Yes, that’s the word—“Hair”—written delightfully, absurdly, on a human hair. This whimsical 3-D microsculpture comes from the head of John Fourkas, a chemist at Boston College. The letters look as imposing as the “Hollywood” sign under an electron microscope, but they’re only 10 microns tall—about 1/10 the width of the hair. Fourkas carefully sculpted each letter from thousands of tiny baked “bricks” of Plexiglas, some as small as 120 nanometers in width.
To make his sculpture, Fourkas bathed the hair in a liquid Plexiglas resin, then hardened the resin with infrared laser light, “cooking it—sort of like you cook an egg white and it hardens,” says Fourkas. By moving the laser around point by point, he can build any shape he likes. When he’s done, he washes away the remaining liquid.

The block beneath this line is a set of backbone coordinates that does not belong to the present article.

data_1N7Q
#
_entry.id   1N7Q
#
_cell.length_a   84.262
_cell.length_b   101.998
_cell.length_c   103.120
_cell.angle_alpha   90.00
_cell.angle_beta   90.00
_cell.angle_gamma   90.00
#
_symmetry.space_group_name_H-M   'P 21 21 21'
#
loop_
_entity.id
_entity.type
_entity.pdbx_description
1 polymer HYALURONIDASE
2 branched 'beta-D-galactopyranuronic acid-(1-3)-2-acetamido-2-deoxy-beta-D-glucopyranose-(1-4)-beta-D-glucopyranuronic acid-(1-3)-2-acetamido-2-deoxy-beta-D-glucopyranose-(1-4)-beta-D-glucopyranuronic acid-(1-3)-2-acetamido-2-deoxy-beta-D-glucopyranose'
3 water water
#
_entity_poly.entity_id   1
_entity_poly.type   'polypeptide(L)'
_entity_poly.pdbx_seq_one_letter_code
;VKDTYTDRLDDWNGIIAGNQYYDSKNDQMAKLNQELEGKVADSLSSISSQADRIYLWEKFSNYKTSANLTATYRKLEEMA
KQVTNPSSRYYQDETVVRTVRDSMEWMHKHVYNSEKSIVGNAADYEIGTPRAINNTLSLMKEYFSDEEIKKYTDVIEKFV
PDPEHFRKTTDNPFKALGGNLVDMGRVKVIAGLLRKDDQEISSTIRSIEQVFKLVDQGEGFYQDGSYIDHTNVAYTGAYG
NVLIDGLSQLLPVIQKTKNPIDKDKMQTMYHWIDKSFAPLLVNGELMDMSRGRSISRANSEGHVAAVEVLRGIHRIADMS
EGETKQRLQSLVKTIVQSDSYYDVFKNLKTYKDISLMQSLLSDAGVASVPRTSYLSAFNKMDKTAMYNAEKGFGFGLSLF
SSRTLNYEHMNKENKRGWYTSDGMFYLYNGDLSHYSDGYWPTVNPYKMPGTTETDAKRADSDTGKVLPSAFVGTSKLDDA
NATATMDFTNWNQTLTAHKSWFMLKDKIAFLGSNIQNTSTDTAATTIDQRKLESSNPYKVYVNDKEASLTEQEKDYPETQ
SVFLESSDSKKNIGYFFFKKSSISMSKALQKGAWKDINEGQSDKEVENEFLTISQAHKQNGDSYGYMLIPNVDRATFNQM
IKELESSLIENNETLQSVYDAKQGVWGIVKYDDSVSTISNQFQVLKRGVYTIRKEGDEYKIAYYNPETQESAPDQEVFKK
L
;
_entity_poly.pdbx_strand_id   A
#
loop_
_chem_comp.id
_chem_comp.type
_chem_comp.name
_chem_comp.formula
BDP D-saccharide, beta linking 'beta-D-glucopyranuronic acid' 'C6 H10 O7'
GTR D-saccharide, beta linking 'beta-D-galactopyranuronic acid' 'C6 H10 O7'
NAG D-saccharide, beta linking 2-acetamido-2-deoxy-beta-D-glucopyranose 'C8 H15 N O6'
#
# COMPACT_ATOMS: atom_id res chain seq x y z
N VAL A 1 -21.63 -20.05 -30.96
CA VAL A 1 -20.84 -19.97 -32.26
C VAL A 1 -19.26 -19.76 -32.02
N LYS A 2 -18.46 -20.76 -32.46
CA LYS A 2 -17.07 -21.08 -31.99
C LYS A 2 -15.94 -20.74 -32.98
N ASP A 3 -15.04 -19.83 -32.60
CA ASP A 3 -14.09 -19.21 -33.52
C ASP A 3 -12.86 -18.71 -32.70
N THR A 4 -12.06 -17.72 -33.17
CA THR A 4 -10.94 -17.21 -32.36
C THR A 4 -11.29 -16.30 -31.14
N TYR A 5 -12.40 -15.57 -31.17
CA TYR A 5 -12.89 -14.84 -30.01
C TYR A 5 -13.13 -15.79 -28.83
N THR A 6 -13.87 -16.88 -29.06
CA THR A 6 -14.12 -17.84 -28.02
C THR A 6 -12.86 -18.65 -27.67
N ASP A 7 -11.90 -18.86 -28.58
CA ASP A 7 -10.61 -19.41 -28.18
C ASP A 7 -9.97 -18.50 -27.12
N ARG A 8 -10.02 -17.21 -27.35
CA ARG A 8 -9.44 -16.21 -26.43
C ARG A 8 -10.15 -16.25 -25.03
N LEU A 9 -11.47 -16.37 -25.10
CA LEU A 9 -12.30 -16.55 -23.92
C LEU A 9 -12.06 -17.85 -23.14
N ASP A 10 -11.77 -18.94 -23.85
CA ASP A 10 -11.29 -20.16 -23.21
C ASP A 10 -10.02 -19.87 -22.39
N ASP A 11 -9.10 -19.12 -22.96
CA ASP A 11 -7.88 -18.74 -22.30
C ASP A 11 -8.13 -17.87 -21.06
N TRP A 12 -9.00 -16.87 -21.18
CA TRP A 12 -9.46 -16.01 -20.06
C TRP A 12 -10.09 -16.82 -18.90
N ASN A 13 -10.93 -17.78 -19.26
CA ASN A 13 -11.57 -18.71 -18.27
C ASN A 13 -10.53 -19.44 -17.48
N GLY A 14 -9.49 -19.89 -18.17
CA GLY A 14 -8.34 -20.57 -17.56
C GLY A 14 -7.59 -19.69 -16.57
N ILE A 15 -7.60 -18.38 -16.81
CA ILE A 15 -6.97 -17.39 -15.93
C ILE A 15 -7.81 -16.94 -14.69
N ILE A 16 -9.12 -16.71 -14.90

Fourkas envisions making molds with his technique so that one could stamp out thousands of such tiny structures at a time. But more than just an artsy parlor trick, this technology has the potential to yield supersmall 3-D electronic devices, such as inductor coils for cellphones. In a few years, Fourkas would like to etch a car’s VIN number into every chip of its paint, or perhaps tag explosive chemicals with serial numbers. “I don't think what we did on the hair was particularly useful, but it shows that you can build 3-D microstructures on fragile materials without destroying them.”